51. ^ DeMeo, Antonia M. (1995). "Access to Eagles and Eagle Parts: Environmental Protection v. Native American Free Exercise of Religion". Hastings Constitutional Law Quarterly 22 (3): 771–813. Retrieved 2007-08-22. 
  52. ^ Boradiansky, Tina S. (1990). "Conflicting Values: The Religious Killing of Federally Protected Wildlife". University of New Mexico School of Law. Retrieved 2007-08-23. 
  53. ^ Lawrence, E.A. (1990). "Symbol of a Nation: The Bald Eagle in American Culture". The Journal of American Culture 13 (1): 63–69. doi:10.1111/j.1542-734X.1990.1301_63.x. 
  54. ^ "Original Design of the Great Seal of the United States (1782)". National Archives. Retrieved 2007-08-19. 
  55. ^ The official description was in text only; no diagram was included. Text of the Act.
  56. ^ 4 U.S.C. § 41; The Bald Eagle on the Great Seal.
  57. ^ Mikkelson, Barbara & Mikkelson, David P. "A Turn of the Head". Retrieved 2007-08-19. 
  58. ^ "American Heraldry Society | MMM / The Arms of the United States: Benjamin Franklin and the Turkey". 2007-05-18. Retrieved 2010-03-20. 

Further reading

  • Beans, Bruce E. (1996). Eagle's Plume: The Struggle to Preserve the Life and Haunts of America's Bald Eagle. New York, NY: Scribner. ISBN 0-684-80696-7. OCLC 35029744. 
  • Gerrard, Jonathan M.; Bortolotti, Gary R. (1988). The Bald Eagle: Haunts and Habits of a Wilderness Monarch. Washington, DC: Smithsonian Institution Press. ISBN 0-87474-451-2. OCLC 16801779. 
  • Isaacson, Philip M. (1975). The American Eagle (1st ed.). Boston, MA: New York Graphic Society. ISBN 0-8212-0612-5. OCLC 1366058. 
  • Knight, Richard L.; Gutzwiller, Kevin J. (1995). Wildlife and Recreationists: Coexistence through Management and Research. Washington, DC: Island Press. ISBN 1-55963-257-7. OCLC 30893485. 
  • Laycock, George (1973). Autumn of the Eagle. New York. NY: Scribner. ISBN 0-684-13413-6. OCLC 754345. 
  • Petersen, Shannon (2002). Acting for Endangered Species: The Statutory Ark. Lawrence, KS: University Press of Kansas. ISBN 0-7006-1172-X. OCLC 48477567. 
  • Spencer, Donald A. (1976). Wintering of the Migrant Bald Eagle in the Lower 48 States. Washington, DC: National Agricultural Chemicals Association. OCLC 2985418. 
  • Stalmaster, Mark V. (1987). The Bald Eagle. New York, NY: Universe Books. ISBN 0-87663-491-9. OCLC 15014825. 
  • Temple, Stanley A. (1978). Endangered Birds: Management Techniques for Preserving Threatened Species. Madison, WI: University of Wisconsin Press. ISBN 0-299-07520-6. OCLC 3750666. 


  • Grant, Peter J. (1988) The Co. Kerry Bald Eagle Twitching 1(12): 379-80 - describes plumage differences between Bald Eagle and White-tailed Eagle in juveniles

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  • Bald Eagle — ist der Name mehrerer Orte in den Vereinigten Staaten: Bald Eagle (Maryland) Bald Eagle (Minnesota) Bald Eagle (Blair County, Pennsylvania) Bald Eagle (York County, Pennsylvania) andere geografische Objekte in Pennsylvania Bald Eagle Creek Bald… …   Deutsch Wikipedia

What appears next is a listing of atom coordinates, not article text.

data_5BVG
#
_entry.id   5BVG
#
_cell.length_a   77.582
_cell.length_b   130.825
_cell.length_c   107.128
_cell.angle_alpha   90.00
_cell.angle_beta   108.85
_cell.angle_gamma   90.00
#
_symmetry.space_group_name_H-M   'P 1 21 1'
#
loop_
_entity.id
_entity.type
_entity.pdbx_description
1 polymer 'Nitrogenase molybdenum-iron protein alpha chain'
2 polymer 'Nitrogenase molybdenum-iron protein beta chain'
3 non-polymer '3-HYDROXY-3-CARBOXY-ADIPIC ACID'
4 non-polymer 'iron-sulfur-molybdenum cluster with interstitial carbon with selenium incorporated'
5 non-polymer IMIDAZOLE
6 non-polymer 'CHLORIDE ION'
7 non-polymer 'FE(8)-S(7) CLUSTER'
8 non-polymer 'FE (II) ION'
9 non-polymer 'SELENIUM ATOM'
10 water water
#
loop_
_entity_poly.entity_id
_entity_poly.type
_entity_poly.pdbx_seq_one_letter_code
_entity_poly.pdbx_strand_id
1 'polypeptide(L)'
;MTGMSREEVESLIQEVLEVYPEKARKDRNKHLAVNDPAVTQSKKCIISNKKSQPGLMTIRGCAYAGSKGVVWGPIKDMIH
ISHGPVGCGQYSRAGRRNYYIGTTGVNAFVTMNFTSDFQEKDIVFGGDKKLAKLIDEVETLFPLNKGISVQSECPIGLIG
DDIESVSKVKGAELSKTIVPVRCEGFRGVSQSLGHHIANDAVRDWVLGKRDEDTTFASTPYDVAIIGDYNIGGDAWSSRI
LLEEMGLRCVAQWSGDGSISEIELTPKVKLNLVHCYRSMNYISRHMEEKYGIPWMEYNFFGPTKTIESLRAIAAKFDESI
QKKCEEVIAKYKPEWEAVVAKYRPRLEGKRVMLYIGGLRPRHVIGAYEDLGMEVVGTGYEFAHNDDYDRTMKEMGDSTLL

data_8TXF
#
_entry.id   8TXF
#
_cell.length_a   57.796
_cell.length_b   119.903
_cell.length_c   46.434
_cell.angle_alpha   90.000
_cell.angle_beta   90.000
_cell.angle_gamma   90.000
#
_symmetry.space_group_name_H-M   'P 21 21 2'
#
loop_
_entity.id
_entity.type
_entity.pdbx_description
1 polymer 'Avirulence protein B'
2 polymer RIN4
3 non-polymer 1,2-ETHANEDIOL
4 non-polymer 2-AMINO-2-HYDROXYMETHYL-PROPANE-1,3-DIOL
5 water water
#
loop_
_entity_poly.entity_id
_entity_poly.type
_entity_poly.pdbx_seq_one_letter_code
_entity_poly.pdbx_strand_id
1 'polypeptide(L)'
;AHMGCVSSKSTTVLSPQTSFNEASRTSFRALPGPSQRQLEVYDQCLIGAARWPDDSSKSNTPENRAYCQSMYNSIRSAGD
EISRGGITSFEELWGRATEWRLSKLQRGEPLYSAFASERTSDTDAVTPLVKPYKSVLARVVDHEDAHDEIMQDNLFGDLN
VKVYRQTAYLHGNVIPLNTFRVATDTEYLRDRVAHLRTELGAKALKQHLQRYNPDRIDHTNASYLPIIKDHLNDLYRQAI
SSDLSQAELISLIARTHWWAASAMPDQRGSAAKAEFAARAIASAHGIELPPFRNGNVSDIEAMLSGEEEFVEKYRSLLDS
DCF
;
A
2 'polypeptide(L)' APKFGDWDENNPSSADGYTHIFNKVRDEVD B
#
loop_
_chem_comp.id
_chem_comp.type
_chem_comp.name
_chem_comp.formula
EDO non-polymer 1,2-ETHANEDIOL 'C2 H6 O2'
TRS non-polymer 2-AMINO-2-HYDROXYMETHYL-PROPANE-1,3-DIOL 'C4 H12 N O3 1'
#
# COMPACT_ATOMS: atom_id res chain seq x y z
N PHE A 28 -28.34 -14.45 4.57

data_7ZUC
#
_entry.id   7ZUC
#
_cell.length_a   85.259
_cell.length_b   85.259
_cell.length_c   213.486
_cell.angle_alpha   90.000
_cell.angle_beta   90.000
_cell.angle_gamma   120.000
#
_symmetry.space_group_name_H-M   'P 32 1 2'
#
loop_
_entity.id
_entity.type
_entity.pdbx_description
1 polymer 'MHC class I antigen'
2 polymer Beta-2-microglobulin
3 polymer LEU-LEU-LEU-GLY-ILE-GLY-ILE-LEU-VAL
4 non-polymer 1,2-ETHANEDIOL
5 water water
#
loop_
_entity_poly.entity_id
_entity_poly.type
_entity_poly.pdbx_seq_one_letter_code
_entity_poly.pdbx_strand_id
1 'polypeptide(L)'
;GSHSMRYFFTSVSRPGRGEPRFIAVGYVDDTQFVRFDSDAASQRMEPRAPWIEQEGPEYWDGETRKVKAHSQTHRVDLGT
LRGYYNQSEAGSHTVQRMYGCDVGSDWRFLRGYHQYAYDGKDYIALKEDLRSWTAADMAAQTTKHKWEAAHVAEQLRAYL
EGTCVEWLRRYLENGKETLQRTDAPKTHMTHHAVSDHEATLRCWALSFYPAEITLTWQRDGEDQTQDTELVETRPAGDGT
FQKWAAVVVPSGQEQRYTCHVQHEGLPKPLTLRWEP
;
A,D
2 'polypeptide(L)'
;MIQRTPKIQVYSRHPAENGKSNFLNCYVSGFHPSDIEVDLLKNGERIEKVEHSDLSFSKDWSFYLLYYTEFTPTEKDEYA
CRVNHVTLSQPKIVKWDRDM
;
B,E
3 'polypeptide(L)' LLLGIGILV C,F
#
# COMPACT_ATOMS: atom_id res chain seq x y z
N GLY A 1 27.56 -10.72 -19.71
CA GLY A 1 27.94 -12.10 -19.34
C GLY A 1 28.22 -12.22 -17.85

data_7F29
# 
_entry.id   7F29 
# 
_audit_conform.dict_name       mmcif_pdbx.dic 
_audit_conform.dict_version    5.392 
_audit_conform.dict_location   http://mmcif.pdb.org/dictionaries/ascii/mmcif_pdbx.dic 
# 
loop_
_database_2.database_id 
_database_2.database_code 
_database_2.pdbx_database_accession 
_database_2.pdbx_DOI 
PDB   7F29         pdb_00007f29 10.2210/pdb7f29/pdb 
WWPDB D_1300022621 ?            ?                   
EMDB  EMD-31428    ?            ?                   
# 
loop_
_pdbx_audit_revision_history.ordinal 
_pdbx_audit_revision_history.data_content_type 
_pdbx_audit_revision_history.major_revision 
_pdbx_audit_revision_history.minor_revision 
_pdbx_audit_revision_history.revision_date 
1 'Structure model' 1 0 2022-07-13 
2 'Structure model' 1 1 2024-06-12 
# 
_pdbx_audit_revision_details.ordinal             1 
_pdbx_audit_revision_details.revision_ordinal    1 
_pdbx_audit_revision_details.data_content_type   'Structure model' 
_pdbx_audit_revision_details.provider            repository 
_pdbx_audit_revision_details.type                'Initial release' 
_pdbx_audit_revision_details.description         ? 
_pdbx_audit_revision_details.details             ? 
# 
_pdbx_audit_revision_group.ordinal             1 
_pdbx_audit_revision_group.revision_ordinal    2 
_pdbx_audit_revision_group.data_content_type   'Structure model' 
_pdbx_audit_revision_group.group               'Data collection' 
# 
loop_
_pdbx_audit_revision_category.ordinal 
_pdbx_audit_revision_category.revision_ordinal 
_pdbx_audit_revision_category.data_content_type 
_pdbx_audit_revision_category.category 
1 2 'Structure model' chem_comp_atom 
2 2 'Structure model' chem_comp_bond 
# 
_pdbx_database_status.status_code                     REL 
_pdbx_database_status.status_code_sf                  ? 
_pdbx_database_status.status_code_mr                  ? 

• Bald eagle — Eagle Ea gle, n. [OE. egle, F. aigle, fr. L. aquila; prob. named from its color, fr. aquilus dark colored, brown; cf. Lith. aklas blind. Cf. {Aquiline}.] 1. (Zo[ o]l.) Any large, rapacious bird of the Falcon family, esp. of the genera {Aquila}… …   The Collaborative International Dictionary of English

  • Bald eagle — Bald ea gle (Zo[ o]l.) The white headed eagle ({Hali[ae]etus leucocephalus}) of America. The young, until several years old, lack the white feathers on the head. [1913 Webster] Note: The bald eagle is represented in the coat of arms, and on the… …   The Collaborative International Dictionary of English

  • bald eagle — bald eagles N COUNT A bald eagle is a large eagle with a white head that lives in North America. It is the national bird of the United States of America …   English dictionary

  • bald eagle — ☆ bald eagle n. a large, strong eagle (Haliaeetus leucocephalus) of North America: the adult has a white feathered head and neck and a white tail: the national bird of the U.S …   English World dictionary

  • bald eagle — bald .eagle n a large North American bird with a white head and neck that is the national bird of the US …   Dictionary of contemporary English

  • bald eagle — noun count a large bird with a white head and neck that lives in North America and is the national bird of the U.S …   Usage of the words and phrases in modern English

  • Bald eagle — Pygargue à tête blanche Pygargue à tête blanche …   Wikipédia en Français

  • bald eagle — a large, fish eating eagle, Haliaeetus leucocephalus, of the U.S. and Canada, having dark golden brown back and wings, and white plumage on the head and tail in the adult: some recently endangered populations are now recovering. Cf. American… …   Universalium

  • bald eagle — UK / US noun [countable] Word forms bald eagle : singular bald eagle plural bald eagles a large bird with a white head and neck that lives in North America and is the national bird of the US …   English dictionary